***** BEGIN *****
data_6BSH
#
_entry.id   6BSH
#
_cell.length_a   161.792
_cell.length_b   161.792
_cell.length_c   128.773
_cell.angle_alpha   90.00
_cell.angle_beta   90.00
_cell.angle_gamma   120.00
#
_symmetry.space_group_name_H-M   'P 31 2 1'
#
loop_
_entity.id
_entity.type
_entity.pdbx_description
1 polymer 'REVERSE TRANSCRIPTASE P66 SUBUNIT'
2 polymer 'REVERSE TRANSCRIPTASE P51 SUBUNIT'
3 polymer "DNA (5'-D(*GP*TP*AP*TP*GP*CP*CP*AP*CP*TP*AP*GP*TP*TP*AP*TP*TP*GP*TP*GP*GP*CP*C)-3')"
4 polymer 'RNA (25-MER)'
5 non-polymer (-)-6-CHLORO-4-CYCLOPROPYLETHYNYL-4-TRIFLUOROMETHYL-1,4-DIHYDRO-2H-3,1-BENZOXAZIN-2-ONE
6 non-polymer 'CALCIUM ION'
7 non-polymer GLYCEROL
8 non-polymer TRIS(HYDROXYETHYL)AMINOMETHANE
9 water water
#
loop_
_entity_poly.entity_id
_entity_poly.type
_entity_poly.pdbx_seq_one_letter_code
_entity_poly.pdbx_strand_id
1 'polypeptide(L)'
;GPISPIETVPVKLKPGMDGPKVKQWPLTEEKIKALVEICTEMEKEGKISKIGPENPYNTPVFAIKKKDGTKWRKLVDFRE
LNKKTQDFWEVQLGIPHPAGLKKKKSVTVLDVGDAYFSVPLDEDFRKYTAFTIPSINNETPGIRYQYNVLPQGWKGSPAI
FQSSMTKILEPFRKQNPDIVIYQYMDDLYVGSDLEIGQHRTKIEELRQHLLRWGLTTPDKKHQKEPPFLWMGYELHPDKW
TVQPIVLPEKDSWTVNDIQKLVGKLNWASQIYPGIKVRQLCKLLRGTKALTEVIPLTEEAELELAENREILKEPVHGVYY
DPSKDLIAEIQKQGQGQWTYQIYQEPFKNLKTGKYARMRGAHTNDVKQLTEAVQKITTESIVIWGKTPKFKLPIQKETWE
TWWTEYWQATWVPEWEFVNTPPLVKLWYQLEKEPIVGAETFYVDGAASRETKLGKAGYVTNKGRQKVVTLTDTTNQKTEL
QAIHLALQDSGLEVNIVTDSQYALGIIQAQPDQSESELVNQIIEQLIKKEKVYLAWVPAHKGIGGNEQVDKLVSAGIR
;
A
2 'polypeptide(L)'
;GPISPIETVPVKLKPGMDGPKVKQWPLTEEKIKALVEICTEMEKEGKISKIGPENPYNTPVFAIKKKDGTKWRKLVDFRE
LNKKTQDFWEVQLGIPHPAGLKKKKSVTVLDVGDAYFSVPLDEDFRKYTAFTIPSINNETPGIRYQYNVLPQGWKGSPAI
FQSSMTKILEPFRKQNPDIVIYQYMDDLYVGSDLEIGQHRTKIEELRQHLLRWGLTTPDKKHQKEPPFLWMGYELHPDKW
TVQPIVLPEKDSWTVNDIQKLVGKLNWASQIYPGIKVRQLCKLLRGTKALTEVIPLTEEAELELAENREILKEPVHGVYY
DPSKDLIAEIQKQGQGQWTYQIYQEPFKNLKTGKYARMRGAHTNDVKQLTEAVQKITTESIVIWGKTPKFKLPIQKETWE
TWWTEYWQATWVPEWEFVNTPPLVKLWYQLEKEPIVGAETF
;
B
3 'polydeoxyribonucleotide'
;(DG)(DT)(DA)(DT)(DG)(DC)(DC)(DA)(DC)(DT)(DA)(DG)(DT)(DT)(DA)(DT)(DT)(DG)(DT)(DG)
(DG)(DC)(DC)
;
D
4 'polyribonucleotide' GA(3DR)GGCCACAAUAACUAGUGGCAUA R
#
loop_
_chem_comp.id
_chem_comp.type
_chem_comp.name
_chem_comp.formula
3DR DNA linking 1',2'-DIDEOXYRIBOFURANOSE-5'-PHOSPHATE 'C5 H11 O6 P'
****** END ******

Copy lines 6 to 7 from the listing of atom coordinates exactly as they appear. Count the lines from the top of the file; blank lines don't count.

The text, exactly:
_cell.length_b   161.792
_cell.length_c   128.773